4 Jan 22

Five sustainability, ESG and supply chain trends to watch in 2022

Five ESG trends to watch in 2022As we welcome in a New Year, the Greenstone team reflects on 2021 and its significance in areas of sustainability, ESG and responsible supply chains. This blog focuses on the top five trends to watch out for in 2022.

 

1. ESG (Environmental, Social and Governance) and responsible investing

There is no doubt that the developments in ESG over the past couple of years have set the stage for a significant ramp-up in ESG initiatives, investments and financing in 2022. Today’s investors understand ESG investing benefits and expect ESG reporting. The quality and quantity of ESG data will continue to improve as reporting requirements and expectations grow.

The continuing growth of responsible investing is leading companies to address material ESG issues they may have overlooked or not considered relevant previously. Responsible investors are spurring companies to address issues that impact workers, customers, communities, and the climate. This has become particularly important to investors over the course of the COVID-19 pandemic, as companies with strong ESG performance showed lower instability overall.

 

2. Focusing on the 'S' in ESG

Social issues, such as diversity and inclusion, or labour rights, will continue to come to the forefront of discussion in 2022. The COVID-19 pandemic exposed systemic social problems across the corporate world, particularly around how companies treat their workforces. In the past these social issues tended to lag behind environmental aspects, as they are harder to define and measure.

We are likely to see an increase in investors seeking to minimise the risk that societal factors pose to long-term investments. As with ESG investing as a whole, showing a preference for companies that pay attention to these social issues can be a way for investors to reflect their values in investing, while also leading to higher and more reliable returns over the long term.

 

3. Net-zero commitments and the role of offsets

Net-zero has rapidly moved into the mainstream over the past year. According to the Science-based Target Initiative (SBTi) in 2019, net-zero pledges covered just 16% of the global economy; by 2021, nearly 70% had committed to net-zero by 2050.

More than 600 companies worldwide have already committed to reaching science-based net-zero before 2050 through the SBTi’s Business Ambition for 1.5°C campaign. The SBTi will begin validating net-zero targets from January 2022.

Carbon offsetting – the compensation for carbon emissions through projects that are reducing carbon emissions elsewhere - will also continue to come into the forefront in 2022. Although the primary focus for companies should remain on rapid reductions in actual carbon emissions, offsetting is increasingly seen as a key part of the overall net-zero agenda. With the majority of corporate climate targets now stretching up to 30 years in the future, many companies are not waiting for the end point and instead are neutralising residual emissions as they progress through the purchasing of credible offsets.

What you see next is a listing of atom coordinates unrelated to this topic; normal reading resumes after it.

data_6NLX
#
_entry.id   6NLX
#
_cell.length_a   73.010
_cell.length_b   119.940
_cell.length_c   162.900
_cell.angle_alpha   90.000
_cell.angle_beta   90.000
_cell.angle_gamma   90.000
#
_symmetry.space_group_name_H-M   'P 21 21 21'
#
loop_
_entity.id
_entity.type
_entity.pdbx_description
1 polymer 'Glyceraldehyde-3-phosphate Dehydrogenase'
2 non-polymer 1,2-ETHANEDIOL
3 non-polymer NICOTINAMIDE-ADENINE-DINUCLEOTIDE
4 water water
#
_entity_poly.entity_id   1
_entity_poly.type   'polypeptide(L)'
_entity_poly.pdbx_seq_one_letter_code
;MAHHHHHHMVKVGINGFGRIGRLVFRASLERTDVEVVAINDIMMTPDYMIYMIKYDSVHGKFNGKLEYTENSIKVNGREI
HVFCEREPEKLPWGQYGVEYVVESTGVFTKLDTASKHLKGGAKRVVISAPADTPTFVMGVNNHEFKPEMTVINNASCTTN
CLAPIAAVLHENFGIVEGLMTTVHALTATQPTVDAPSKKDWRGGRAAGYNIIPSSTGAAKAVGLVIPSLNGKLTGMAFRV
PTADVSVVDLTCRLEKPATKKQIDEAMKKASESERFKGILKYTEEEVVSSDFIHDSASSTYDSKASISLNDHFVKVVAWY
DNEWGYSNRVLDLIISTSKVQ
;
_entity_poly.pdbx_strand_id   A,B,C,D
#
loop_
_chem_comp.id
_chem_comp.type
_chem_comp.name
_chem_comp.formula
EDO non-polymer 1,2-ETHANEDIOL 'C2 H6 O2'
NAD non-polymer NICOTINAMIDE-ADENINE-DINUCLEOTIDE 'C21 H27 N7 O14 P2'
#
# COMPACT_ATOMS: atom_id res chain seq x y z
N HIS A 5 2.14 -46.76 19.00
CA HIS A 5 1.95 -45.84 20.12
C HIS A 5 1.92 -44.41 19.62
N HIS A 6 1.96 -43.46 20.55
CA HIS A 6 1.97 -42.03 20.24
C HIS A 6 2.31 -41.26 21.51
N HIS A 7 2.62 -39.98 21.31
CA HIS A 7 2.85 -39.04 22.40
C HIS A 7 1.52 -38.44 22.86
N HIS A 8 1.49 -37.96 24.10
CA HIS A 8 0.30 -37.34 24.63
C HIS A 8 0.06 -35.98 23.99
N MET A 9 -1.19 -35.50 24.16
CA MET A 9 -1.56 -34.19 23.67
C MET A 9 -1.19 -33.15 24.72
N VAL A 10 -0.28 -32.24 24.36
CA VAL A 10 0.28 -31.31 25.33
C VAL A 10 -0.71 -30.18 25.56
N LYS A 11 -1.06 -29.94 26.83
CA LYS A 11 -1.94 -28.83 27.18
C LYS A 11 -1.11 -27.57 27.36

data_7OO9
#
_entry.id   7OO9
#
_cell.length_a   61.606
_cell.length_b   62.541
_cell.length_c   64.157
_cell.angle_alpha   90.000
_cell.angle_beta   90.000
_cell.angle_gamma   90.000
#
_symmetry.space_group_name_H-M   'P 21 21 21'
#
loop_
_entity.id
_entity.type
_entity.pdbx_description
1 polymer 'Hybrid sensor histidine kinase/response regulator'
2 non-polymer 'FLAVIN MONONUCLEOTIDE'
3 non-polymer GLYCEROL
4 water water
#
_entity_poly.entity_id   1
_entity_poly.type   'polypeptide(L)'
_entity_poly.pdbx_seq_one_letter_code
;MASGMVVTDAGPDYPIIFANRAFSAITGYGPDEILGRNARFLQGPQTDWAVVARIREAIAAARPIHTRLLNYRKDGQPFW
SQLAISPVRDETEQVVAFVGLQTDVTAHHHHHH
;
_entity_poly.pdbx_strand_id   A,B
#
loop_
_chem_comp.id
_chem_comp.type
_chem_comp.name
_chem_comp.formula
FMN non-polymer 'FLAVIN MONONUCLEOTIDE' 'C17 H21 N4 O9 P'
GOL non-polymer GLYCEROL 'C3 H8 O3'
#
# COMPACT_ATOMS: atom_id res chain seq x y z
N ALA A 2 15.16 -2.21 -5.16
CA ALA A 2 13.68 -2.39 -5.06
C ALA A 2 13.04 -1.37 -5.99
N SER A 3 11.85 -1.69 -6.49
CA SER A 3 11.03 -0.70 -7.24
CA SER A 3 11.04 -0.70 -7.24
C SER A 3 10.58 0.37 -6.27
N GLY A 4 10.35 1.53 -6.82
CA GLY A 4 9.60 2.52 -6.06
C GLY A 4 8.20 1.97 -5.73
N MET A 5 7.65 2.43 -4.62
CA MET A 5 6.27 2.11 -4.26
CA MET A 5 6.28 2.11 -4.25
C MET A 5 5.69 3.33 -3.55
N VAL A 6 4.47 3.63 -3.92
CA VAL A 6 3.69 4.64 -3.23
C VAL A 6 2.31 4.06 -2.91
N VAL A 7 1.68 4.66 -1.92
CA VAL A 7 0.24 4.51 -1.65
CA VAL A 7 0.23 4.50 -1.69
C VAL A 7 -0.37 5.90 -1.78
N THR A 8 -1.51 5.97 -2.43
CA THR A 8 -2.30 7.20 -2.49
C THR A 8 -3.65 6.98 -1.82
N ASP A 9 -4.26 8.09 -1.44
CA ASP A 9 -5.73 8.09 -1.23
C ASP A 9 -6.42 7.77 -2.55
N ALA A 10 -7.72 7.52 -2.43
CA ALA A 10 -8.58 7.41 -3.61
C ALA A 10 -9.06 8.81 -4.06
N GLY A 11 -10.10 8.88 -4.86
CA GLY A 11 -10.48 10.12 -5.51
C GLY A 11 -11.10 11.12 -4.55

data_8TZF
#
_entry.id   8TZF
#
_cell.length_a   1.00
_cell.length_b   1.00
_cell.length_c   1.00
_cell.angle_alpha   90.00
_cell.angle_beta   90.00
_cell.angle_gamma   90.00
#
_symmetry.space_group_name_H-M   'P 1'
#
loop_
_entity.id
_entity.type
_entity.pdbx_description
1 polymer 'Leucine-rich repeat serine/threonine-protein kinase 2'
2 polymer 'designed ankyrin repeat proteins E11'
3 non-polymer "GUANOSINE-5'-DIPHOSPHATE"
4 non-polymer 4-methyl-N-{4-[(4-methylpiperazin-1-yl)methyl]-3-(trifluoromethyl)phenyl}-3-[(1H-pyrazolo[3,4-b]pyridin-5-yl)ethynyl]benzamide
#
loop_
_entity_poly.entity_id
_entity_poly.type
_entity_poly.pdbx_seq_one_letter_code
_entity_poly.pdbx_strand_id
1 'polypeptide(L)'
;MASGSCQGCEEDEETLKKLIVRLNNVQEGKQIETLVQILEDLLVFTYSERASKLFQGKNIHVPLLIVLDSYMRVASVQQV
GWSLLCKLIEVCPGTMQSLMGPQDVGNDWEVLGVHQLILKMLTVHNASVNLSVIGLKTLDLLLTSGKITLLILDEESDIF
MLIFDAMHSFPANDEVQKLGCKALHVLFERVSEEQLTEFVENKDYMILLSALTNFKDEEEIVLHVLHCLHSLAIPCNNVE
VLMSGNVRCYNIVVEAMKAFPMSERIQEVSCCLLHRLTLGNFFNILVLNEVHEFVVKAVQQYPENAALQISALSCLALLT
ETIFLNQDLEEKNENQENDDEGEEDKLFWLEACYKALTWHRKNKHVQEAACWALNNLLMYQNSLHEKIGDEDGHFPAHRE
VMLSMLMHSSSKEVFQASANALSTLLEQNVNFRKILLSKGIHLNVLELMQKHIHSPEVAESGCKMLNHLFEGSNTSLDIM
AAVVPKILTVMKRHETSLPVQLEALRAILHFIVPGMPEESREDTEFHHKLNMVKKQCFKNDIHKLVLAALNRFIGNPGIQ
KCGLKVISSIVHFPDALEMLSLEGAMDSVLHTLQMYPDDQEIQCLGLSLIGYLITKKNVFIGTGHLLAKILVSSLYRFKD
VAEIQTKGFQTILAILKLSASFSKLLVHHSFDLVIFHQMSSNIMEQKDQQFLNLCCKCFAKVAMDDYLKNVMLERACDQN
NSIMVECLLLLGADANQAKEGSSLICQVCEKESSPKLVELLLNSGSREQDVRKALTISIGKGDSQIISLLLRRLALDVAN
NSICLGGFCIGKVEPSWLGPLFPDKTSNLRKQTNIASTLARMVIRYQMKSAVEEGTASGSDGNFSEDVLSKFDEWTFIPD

4. The importance of Scope 3 emissions

As more and more organisations set ambitious reduction targets, it is becoming increasingly essential that they are able to measure and reduce greenhouse gas (GHG) emissions associated with their value chain.

Scope 3 emissions, also known as value chain emissions, are indirect GHG emissions both upstream and downstream of an organisation’s main operations. This usually means all of the emissions a company is responsible for outside of its own operations—from the goods it purchases to the disposal of the products it sells. As we have in 2021, we will see a surge in companies assessing their scope 3 emissions in 2022.

It is often the case that scope 3 emissions are by far the largest proportion of an organisations’ carbon footprint. However, they are also the area over which businesses have the least control and have the most difficulty quantifying. As best practice, knowledge and processes continue to develop, we will see a huge increase in the coverage and accuracy of scope 3 data.

 

5. Supplier Diversity, Equity & Inclusion (DE&I)

Over the last few years, COVID-19 and the social justice movement have been stark reminders about the importance of diversity, equity and inclusion (DE&I) in all aspects of our society. The business world is no exception. Expectations placed on companies, and investor and consumer interest in DE&I, have notably increased and will continue to do so in 2022.

DE&I commonly falls under the ‘Social’ pillar of ESG. Investors, business partners and consumers are now demanding transparency into organisations’ diversity programmes, metrics and key performance indicators.

Diversity goes beyond an organisation’s operational impact. Diversity within supply chains can make supply chains more resilient and adaptable which is particularly critical now as businesses and industries have been forced to pivot during the pandemic. As more companies look to engage with diverse suppliers, understanding who they are and the key data points for reporting on supplier DE&I has become more important.

 

In conclusion, what does this all mean for ESG-focused investors and companies? For both groups, requirements to understand, assess and measure the ESG aspects of operations, investments and portfolios will grow, as will the need to expand their data collection, management and reporting functions. As the investor and business sustainability landscape grows in complexity, companies begin to deliver on net zero pledges and ESG transparency improves, 2022 could be the strongest year yet in terms of the acceleration of ESG into the mainstream.

 

Environment , Frameworks , scope 3